Mystery Of Code

Readable Code

Good Variable Names - Readable 1.0

Variable Names Pay Off Right Now

You are writing a 10 line function. You have data that moves, changes from line to line. You need to keep track of these in your own mind as you go from line to line. Good variable and function names are big help here.

Parens Example Code

Here some example code from a few lectures ago:

parens(s): Look for a '(.....)' within s - look for the first '(' in s, then the first ')' after it. If both are found, return the chars between them, so 'xxx(abc)xxx' yields 'abc'. If no such pair of parens is found, return the empty string.

def parens(s):
    left = s.find('(')
    if left == -1:
        return ''
    right = s.find(')', left + 1)
    if right == -1:
        return ''
    return s[left + 1:right]

Variable Names Could Have Used for "left"

int_index_of_left_paren   # Too long.
                          # Do not spell out
                          # every true thing.
index_of_left_paren       # Too long.

left_index            # fine
left                  # fine
li                    # too short/cryptic
l                     # too short, and don't use "l"

Exceptions: Idiomatic 1 Letter / Short Var Names

Decomp By Var Strategy

Decomp By Var Example Problem 'x3412y'

This is a classic make-a-drawing index problem. Getting this perfect is not so easy.

Function: Given a string s of even length, if the string length is 2 or less, return it unchanged. Otherwise take off the first and last chars. Consider the remaining middle piece. Split the middle into front and back halves. Swap the order of these two halves, and return the whole thing with the first and last chars restored. So 'x1234y' returns 'x3412y'.

Decomp By Var Solution

The variable names here help us keep the various parts clear through the narrative, even at the moment we are working out each line. The variable names are naturally similar to those in the specification.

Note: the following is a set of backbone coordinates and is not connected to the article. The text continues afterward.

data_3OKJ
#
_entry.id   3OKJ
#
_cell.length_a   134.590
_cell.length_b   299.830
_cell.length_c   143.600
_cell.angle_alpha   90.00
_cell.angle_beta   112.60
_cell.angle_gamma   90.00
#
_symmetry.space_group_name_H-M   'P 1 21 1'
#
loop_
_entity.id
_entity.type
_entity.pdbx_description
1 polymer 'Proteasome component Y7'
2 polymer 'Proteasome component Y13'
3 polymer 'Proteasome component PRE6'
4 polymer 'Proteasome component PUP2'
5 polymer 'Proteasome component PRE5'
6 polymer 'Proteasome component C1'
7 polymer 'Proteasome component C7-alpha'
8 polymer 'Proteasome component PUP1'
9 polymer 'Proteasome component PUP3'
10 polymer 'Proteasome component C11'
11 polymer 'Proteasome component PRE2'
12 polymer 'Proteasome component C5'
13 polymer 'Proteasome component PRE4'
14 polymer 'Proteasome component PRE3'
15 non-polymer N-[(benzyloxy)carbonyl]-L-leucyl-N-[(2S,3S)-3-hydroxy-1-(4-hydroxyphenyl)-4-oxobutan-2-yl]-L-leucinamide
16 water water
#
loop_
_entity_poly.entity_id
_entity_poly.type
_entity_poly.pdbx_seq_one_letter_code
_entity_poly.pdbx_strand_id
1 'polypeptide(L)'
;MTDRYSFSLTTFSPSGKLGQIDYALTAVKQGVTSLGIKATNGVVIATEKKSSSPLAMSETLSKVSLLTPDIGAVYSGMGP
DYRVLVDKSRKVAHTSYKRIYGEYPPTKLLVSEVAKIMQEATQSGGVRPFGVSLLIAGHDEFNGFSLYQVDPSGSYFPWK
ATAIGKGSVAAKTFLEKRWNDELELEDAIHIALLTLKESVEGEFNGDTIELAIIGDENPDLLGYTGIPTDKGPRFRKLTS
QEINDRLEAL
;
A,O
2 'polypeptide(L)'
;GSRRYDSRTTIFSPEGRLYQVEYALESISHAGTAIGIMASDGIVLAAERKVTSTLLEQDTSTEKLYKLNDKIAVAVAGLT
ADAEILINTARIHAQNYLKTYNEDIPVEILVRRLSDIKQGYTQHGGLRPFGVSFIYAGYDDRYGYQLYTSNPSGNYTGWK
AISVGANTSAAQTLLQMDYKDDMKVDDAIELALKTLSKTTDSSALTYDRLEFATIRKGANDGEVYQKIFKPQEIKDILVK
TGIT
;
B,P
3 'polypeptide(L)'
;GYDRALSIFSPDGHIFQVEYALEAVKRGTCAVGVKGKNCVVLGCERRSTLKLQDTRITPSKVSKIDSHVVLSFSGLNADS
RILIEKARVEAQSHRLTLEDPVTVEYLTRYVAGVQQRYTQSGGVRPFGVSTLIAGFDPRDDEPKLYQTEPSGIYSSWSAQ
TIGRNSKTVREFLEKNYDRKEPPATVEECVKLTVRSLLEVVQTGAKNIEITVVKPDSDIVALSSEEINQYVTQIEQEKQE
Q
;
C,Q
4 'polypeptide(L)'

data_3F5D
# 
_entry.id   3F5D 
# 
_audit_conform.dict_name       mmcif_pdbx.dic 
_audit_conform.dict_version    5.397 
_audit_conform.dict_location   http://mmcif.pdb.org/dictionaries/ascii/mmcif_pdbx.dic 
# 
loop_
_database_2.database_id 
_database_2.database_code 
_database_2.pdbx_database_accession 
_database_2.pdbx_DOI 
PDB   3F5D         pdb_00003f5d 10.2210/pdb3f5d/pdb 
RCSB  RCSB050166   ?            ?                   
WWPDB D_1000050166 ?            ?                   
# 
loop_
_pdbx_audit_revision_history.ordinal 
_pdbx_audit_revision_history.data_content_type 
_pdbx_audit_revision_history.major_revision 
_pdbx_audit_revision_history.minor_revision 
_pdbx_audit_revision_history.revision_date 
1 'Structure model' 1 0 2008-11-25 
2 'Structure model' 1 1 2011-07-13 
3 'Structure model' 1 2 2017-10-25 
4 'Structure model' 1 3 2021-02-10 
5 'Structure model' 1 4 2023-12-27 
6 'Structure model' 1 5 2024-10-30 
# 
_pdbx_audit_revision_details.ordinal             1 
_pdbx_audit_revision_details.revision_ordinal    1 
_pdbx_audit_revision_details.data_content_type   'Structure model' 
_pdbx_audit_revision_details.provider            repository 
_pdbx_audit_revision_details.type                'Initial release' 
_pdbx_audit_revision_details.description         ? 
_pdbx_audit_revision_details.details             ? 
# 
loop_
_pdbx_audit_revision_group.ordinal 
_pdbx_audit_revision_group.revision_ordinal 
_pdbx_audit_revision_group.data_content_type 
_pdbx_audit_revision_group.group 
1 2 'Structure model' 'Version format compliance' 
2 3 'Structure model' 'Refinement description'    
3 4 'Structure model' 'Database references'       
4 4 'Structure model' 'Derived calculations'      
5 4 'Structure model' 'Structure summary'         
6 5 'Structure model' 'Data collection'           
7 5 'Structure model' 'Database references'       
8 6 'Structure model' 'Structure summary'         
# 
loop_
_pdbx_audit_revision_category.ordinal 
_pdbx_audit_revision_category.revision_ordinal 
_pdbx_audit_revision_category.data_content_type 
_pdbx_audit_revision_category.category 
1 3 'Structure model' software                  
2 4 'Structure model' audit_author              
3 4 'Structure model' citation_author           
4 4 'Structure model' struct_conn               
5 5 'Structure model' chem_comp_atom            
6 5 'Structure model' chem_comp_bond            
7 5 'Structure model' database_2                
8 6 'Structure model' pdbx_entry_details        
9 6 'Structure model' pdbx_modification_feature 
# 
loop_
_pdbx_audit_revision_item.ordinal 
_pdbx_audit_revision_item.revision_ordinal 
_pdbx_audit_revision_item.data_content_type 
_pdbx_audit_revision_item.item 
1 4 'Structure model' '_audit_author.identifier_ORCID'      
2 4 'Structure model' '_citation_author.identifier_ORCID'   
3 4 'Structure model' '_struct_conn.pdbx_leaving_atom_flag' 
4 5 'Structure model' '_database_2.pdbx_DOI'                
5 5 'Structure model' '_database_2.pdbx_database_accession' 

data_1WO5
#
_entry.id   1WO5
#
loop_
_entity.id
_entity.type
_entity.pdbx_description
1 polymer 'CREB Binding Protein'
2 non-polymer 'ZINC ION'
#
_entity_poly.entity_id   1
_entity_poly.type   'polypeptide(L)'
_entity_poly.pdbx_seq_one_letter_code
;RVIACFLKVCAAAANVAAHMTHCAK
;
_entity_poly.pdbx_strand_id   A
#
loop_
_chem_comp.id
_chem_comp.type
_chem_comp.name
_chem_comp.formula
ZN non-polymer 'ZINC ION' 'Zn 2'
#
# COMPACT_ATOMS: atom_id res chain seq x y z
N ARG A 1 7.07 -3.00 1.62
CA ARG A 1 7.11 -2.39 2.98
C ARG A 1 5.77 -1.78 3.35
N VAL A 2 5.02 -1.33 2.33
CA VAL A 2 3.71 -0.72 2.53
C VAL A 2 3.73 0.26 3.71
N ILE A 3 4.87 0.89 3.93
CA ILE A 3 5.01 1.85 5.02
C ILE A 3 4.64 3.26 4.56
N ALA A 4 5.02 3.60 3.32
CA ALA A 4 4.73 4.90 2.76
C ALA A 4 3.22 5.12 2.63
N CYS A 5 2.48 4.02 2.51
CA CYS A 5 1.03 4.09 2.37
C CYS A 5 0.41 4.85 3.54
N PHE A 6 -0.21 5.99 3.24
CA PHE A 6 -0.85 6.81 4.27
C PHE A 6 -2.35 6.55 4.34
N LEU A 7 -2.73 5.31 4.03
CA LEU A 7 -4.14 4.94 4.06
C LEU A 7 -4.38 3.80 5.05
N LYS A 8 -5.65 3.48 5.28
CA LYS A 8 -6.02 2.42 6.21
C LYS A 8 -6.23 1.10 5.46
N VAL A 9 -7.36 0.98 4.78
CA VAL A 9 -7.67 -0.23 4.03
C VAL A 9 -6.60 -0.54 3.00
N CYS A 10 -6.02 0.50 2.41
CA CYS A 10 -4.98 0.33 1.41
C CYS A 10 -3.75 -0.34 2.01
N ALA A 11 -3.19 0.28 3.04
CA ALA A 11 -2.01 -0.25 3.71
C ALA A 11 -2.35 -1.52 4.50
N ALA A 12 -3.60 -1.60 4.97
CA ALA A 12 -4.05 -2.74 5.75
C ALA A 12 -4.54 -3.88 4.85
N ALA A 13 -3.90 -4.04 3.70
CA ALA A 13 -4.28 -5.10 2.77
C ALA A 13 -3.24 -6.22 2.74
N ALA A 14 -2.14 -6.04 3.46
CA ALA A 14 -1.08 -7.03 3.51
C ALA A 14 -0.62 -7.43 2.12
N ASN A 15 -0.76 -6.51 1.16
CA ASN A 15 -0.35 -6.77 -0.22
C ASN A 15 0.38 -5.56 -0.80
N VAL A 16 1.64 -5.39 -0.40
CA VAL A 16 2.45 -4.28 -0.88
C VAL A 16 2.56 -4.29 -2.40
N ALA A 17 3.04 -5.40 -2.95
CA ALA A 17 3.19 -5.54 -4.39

def foo(s):
    if len(s) <= 2:
        return s
    first = s[0]
    last = s[len(s) - 1]
    mid = s[1:len(s) - 1]
    halfway = len(mid) // 2
    return first + mid[halfway:] + mid[:halfway] + last

The variable names don't have to be super detailed. Just enough to label the concepts through this narrative. Note that the one letter "s" is fine - there is nothing semantic about s that we need to keep track of beyond it's a string. In contrast, "first" "last" etc. have specific roles in the algorithm.

Point here: writing this function with a blank screen. Use good variable names to pick off and name parts of the problem as you work ahead.

The variables are sort of divide-and-conquer within the function - separate out and name individual steps of the algorithm vs. doing it in 1 big jump.

Bad Variable Name Solution

Here is the above function written without any good variables. Just because something is 1 line, does not make it better. I believe it's correct, but it' hard to tell!

This is a good example of not readable.

def foo(s):
    if len(s) <= 2:
        return s
    return (s[0] + s[1:len(s) - 1][(len(s) - 2) // 2:] +
            s[1:len(s) - 1][:(len(s) - 2) // 2] + s[len(s) - 1])

The bad code also repeats computations, like (len(s) - 2) // 2. The good solution computes that value once and stores it in the variable halfway for use by later lines.

Big Picture Software Costs - N2

N Squared Trap